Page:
By Bill (Samson) Wasser
On January 2, 2017, after spending a wonderful weekend exploring Natchez, Mississippi with my wife Teresa, I arrived at the southern terminus of the Natchez Trace Parkway. My goal: “thru-hike” the 444-mile Natchez Trace National Scenic Trail. The Parkway was established to commemorate the “Old Natchez Trace.” Subsequently the Natchez Trace National Scenic Trail was established, running parallel to the Parkway with several designated trail sections.
A “thru-hike” is defined as “a completed long-distance trail end-to-end within one hiking season.” For instance, in 2013 I “thru-hiked” the 2189-mile Appalachian Trail and in 2015 the 2650-mile Pacific Crest Trail. In 2016 I attempted to thru-hike the 3100-mile Continental Divide Trail. Unfortunately, upon entering the snow-covered San Juan Mountain Range of Colorado, I slipped and broke my ankle 880 miles north of the Southern Terminus of the CDT.
It’s not exactly like I would be the first to traverse this 10,000 year old route. Centuries ago Native Americans improved the trail originally forged by migratory bison seeking salt licks. In 1810, thousands of Kaintucks made the 500-mile-long journey north, after floating down the Mississippi and hopefully departing Natchez with all their financial gains. These hardy men walked the length of the Trace to Nashville, Tennessee before dispersing towards home. Some navigated on horseback, but most were barefoot with muskets hoisted over shoulders for hunting as well as protection from highwaymen. Luckily, I didn’t have to concern myself with these Kaintuck worries!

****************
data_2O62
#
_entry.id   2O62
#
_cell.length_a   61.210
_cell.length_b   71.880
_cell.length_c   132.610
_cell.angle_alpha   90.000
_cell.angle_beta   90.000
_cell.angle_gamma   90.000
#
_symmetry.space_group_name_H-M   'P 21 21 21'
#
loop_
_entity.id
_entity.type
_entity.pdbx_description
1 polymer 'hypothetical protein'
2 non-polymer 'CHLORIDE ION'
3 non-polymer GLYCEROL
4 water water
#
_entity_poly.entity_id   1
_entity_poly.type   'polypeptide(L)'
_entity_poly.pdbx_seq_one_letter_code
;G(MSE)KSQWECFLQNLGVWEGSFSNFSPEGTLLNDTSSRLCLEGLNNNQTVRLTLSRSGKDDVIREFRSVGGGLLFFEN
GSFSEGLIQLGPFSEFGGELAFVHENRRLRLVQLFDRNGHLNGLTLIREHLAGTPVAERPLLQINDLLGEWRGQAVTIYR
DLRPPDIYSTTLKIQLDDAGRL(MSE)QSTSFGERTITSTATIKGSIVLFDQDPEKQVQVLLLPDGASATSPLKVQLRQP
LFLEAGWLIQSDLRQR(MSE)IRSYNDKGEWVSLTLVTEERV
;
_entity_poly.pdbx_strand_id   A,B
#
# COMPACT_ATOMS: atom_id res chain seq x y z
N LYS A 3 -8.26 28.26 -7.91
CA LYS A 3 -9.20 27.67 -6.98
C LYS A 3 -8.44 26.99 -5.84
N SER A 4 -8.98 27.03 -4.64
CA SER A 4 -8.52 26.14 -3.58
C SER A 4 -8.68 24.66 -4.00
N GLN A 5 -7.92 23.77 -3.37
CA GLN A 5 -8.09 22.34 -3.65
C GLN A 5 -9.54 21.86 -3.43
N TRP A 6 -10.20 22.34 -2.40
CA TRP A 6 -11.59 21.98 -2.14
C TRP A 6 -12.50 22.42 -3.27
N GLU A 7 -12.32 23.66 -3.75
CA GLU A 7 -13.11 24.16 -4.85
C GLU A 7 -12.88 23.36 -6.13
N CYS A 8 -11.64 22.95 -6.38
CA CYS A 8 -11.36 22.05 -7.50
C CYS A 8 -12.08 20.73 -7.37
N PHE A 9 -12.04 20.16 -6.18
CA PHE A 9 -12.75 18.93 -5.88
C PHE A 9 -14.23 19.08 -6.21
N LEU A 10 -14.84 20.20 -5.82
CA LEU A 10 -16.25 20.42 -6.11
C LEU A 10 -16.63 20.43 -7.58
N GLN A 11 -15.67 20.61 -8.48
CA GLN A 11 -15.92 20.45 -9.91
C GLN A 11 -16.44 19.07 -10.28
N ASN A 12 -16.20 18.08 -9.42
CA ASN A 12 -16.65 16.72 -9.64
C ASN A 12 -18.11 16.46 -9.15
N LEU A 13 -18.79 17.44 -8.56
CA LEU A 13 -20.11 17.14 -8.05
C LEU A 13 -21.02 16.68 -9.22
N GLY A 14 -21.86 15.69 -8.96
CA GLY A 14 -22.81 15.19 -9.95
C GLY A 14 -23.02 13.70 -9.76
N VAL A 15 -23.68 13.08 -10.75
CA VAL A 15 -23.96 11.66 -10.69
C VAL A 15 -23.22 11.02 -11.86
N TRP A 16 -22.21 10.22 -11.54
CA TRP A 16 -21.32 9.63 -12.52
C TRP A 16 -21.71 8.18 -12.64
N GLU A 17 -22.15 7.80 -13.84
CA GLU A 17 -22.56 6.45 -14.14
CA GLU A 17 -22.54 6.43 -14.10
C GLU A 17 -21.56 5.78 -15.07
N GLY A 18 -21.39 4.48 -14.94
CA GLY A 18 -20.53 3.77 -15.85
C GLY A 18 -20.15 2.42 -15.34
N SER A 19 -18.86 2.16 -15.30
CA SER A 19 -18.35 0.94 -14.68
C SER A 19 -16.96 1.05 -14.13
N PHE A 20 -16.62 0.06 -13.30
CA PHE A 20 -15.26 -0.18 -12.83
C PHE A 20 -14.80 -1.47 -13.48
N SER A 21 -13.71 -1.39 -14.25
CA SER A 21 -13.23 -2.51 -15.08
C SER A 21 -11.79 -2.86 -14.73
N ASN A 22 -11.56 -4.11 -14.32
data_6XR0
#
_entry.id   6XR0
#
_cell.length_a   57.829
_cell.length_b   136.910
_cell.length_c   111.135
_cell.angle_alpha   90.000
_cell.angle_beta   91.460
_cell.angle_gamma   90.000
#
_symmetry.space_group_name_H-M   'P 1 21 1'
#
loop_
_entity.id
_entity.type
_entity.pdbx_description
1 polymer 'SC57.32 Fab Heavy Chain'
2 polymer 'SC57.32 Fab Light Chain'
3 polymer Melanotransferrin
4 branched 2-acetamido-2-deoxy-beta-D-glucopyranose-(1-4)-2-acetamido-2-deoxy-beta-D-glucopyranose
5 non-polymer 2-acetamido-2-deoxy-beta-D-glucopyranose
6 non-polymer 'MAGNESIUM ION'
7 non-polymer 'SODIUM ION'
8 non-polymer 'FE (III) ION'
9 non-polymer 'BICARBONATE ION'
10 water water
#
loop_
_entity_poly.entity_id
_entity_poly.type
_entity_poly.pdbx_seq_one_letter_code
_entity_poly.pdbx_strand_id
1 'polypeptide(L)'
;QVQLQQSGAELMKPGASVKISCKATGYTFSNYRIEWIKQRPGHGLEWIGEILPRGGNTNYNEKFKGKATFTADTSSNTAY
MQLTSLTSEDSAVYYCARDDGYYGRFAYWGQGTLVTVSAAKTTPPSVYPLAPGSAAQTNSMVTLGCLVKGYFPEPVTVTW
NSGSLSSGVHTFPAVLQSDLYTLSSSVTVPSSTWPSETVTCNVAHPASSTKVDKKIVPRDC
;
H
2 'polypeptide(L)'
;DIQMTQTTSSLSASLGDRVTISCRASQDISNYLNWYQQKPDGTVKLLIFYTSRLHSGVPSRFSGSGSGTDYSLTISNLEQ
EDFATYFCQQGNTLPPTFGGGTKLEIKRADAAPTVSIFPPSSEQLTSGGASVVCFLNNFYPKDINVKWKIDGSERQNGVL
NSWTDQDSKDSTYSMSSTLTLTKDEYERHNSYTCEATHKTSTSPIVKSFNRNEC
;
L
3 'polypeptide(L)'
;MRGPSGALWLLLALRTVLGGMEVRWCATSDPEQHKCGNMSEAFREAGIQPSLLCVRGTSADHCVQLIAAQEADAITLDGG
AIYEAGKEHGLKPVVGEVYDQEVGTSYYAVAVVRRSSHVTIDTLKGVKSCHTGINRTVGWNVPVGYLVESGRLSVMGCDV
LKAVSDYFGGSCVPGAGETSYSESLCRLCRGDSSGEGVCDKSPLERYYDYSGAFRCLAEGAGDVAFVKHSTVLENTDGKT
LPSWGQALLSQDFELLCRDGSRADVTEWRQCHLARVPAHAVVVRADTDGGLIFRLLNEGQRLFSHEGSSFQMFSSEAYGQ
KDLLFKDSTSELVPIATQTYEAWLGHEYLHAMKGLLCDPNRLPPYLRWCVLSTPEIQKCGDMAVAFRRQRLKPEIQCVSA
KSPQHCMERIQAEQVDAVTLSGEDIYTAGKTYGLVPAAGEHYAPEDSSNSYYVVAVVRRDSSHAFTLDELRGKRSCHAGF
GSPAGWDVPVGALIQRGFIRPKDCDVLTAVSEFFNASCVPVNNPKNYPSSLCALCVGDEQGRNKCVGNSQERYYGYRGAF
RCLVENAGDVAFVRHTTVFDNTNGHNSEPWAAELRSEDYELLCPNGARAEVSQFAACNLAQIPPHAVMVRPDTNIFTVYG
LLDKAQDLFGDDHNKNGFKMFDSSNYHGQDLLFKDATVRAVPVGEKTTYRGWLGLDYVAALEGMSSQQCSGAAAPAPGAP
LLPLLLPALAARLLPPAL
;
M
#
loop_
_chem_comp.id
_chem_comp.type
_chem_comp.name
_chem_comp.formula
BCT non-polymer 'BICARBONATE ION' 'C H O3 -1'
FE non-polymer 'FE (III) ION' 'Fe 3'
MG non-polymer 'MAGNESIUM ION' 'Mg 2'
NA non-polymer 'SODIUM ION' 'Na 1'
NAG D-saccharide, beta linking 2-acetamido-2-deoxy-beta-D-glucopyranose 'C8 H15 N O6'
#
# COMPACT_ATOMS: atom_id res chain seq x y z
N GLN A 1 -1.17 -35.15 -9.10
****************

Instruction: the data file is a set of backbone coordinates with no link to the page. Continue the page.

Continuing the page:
My plan was to travel designated trails where possible. However, at times I was forced to walk roadside. Despite starting in the dead of winter I raced against unseasonably warm weather resulting in severe weather for much of the trip. I hiked wet, a lot. One kindhearted park ranger stopped to make sure I was ok and to warn of an approaching storm. This gave me a chance to hop under a dilapidated cabin stuck back in the woods, where I was awarded with several adolescence gobbler turkeys strutting by, while at the same time the boss gobbler sounding off in the woods with each lightning strike.
The journey started surreal amid foggy surroundings which seemed to have the wildlife teaming. I possibly saw more whitetail deer everyday than my entire time on the Appalachian Trail. I also saw one very large alligator, revealing itself as Godzilla before violently exiting the bank and disappearing into the muddy waters below the Trace, unbeknownst to those traveling above.
I would hike daylight to dawn, with intermittent breaks, setting up camp before sundown, at the most interesting and secluded spot possible. I enjoyed listening to coyotes howling, often accompanied with serenades from Barred Owls performing duets of hoots, cackles and caws. Additionally I heard and witnessed other critters rummaging around outside the safety of my ultra-lightweight one-man tent including deer and wild hogs. There would be the occasional sound of an automobile traveling the Trace, totally unaware of my dozing off to sleep in my humble abode perched on some rise. Thursday afternoon I completed the first 100 miles where I merely exited the Trace, walked a few extra miles in the pouring rain, arriving at the comfort and warmth of my Madison, Mississippi home.